2 Mar 2020

Coronavirus effects on NZ exports to China revealed in first solid stats

5:39 pm on 2 March 2020

The Covid-19 coronavirus has cost about $300 million in lost exports to China in the past month, new statistics suggest.

An aerial view of a container ship carrying exports (file)

Photo: 123RF

Stats NZ compared the earnings for the past four weeks against the same period last year and estimated how much might have been earned if previous export growth rates had continued.

In the first hard numbers to give a partial picture of the virus's effect on exports to our biggest trade partner, the agency said exports to China were at $1.1 billion, down 8 percent or $93m on the same time in 2019.

The largest falls were in meat, seafood, and forestry.

It said if past growth rates had continued then expected earnings would have been about $1.4bn.

Read more about the Covid-19 coronavirus:

Stats NZ said overall exports for the rest of the world were little changed last month.

The figures followed a tough day for New Zealand's stock markets, with the NZX top-50 index falling more than 400 points, or 3.5 percent by midday, in its worst session in 16 months.

It clawed back some of those losses to close 1.4 percent - or 158 points - down from yesterday, making it the sixth consecutive fall from a record high just over a week ago.

The slide mirrored falls in markets around the world, although some Asian markets lifted today on hopes that central banks around the world would cut interest rates to prop up economies.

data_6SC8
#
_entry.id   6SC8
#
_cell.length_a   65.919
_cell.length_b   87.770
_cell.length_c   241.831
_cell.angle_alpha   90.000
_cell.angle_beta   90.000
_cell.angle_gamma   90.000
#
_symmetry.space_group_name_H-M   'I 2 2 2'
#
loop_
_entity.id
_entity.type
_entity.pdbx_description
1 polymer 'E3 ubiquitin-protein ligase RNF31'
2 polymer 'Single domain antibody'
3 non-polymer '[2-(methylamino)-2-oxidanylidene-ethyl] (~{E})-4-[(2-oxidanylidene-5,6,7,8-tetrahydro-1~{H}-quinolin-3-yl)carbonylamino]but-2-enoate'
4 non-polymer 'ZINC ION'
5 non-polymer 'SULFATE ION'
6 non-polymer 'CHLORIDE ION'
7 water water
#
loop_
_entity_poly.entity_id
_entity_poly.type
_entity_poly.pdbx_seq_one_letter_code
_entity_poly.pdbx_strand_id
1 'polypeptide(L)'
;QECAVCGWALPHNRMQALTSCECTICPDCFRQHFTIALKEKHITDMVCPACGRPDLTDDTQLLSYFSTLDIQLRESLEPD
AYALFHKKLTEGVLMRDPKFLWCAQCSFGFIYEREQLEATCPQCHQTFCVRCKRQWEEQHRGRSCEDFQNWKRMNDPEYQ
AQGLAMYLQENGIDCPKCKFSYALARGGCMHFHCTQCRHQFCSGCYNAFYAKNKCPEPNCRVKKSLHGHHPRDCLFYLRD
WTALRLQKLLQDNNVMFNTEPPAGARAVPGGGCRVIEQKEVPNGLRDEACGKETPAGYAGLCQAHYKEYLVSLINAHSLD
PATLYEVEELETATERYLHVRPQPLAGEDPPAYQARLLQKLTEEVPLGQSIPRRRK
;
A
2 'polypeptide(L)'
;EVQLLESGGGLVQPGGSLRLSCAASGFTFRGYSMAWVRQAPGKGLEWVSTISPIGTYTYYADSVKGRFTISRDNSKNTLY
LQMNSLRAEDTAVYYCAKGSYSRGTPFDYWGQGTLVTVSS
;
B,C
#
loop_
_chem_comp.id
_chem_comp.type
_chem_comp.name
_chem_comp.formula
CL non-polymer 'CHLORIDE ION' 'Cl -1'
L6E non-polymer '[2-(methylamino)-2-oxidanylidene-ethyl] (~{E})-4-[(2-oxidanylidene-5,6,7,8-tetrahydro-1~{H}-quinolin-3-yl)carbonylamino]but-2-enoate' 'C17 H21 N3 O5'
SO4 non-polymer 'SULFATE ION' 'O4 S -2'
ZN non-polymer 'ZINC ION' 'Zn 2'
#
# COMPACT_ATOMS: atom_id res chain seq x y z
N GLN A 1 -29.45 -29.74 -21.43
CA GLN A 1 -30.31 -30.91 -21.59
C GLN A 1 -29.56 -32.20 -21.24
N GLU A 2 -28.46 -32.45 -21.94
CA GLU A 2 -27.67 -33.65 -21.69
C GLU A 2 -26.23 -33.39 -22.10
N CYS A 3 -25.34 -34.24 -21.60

Supermarket shelves throughout Auckland were also stripped over the weekend, following the first confirmed Covid-19 case in New Zealand.

People were warned against panic buying, although the Food and Grocery Council said it was confident of New Zealand's supply chains.

Foodstuffs, which operates New World and Pak'nSave supermarkets, today said shoppers should not panic about toilet paper, bread or water stocks because those were all made in New Zealand.

A spokesperson said teams had been working around the clock to restock stores and support staff who had worked to meet customer demands.

They said hand sanitiser and face masks were in high demand along with the essentials like bread, milk and toilet paper.

Foodstuffs said the essentials were not under threat, and stockpiling did put stores under unnecessary pressure and delays.

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